European stocks shrug off Germany's political woes

European stocks shrug off Germany's political woes

LSE London Stock Exchange
Logo of the London Stock Exchange.

LONDON: European stock markets ended the session higher on Monday (Nov 20), shrugging off a political crisis in Germany where talks to form a new government collapsed.

At the close of trading, Frankfurt's DAX 30 index was up 0.5 per cent, bouncing back from a weaker start, France's CAC 40 also added 0.4 per cent, while London's FTSE was up by a modest 0.1 per cent.

A stronger showing on Wall Street - kicking off a holiday-shortened week that will launch the Christmas shopping season - helped underpin the upward momentum, traders said.

"European equities are in recovery mode, having initially opened lower after German coalition talks fell through late last night," said Accendo Markets analyst, Henry Croft.

Investors were asking themselves whether a first-ever election re-run would be needed or a Merkel-led minority government, the expert said.

Merkel herself said new elections would be "the better path."

Earlier, the country's president, Frank-Walter Steinmeier, had urged the political parties to rethink their positions and find compromises.

Merkel in September won her fourth national poll victory, but bled more than one million votes to the far-right AfD, plunging her own party into weeks-long coalition talks that have now failed.

"In case there will be new elections there is a good chance that Merkel might get a better result especially as the Germany economy has been booming since the election back in September," said Markus Huber, a trader at City of London Markets.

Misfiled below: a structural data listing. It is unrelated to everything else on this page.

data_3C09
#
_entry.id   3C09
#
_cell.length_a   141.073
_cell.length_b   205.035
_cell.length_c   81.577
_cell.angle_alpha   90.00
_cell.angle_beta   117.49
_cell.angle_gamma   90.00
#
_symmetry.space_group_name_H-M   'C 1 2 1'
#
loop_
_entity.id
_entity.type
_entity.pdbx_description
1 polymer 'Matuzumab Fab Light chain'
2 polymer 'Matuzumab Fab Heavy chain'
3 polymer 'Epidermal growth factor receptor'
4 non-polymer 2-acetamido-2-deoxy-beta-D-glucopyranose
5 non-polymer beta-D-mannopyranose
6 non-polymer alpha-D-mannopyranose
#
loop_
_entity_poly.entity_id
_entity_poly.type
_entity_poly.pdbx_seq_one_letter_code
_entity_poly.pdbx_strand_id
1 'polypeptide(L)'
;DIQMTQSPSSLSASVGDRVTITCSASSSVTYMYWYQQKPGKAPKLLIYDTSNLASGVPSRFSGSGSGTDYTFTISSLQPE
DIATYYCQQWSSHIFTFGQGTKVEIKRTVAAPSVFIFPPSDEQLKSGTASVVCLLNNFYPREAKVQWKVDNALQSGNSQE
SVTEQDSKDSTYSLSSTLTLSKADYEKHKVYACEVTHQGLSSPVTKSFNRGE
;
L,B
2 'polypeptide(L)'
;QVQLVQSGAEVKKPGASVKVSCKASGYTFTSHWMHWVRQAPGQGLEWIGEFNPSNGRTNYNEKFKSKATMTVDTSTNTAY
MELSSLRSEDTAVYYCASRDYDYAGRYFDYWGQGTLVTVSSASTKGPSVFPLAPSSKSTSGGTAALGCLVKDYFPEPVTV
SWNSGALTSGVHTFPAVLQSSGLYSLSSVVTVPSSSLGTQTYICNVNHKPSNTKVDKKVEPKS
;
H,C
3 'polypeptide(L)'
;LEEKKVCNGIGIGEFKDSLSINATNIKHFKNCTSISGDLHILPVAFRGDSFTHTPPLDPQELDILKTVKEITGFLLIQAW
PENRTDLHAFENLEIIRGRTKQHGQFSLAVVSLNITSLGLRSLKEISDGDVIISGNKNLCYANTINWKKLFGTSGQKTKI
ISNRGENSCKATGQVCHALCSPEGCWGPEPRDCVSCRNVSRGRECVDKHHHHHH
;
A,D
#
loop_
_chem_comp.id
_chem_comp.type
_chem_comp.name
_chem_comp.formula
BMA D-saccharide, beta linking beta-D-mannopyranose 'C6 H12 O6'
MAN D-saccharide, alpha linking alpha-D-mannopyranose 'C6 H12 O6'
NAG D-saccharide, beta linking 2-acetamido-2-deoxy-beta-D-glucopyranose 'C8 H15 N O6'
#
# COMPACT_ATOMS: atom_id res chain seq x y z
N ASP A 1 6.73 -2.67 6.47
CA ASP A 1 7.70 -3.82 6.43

The leader of the pro-business FDP, Christian Lindner, walked out of talks, saying there was no "basis of trust" to forge a government with Merkel's conservative alliance the CDU-CSU and the ecologist Greens.

There are fears the country could be gripped by months of paralysis with a lame-duck government, while Merkel's political future has also been called into question.

Meanwhile, on the other side of the Atlantic, analysts were expecting lower-than-usual trading volumes due to the Thanksgiving holiday, which will shut markets on Thursday and result in a half-day of trading on Friday.

Oil prices fell back after rallying almost US$1.50 on Friday when Saudi Arabia's energy minister Khalid al-Falih said he remained committed to an OPEC deal to limit production.

Oil prices have risen in recent months, after both the Organisation of Petroleum Exporting Countries and non-OPEC countries struck a landmark deal in late 2016 to cut crude production in an effort to combat a global supply glut.

Key figures around 1645 GMT:

New York - DOW: UP 0.4 per cent at 23,449.11 points
London - FTSE 100: UP 0.1 per cent at 7,389.46 (close)
Frankfurt - DAX 30: UP 0.5 per cent at 13,058.66 (close)
Paris - CAC 40: UP 0.4 per cent at 5,340.45 (close)
EURO STOXX 50: UP 0.4 per cent at 3,556.12

Tokyo - Nikkei 225: DOWN 0.6 per cent at 22,261.76 (close)
Hong Kong - Hang Seng: UP 0.2 per cent at 29,260.31 (close)
Shanghai - Composite: UP 0.3 per cent at 3,392.40 (close)

Euro/dollar: DOWN at US$1.1739 from US$1.1768
Pound/dollar: UP at US$1.3244 from US$1.3239
Dollar/yen: UP at 112.44 yen from 112.29 yen

Oil - Brent North Sea: DOWN 66 cents at US$62.06 per barrel
Oil - West Texas Intermediate: DOWN 63 cents at US$56.08

Source: AFP/de

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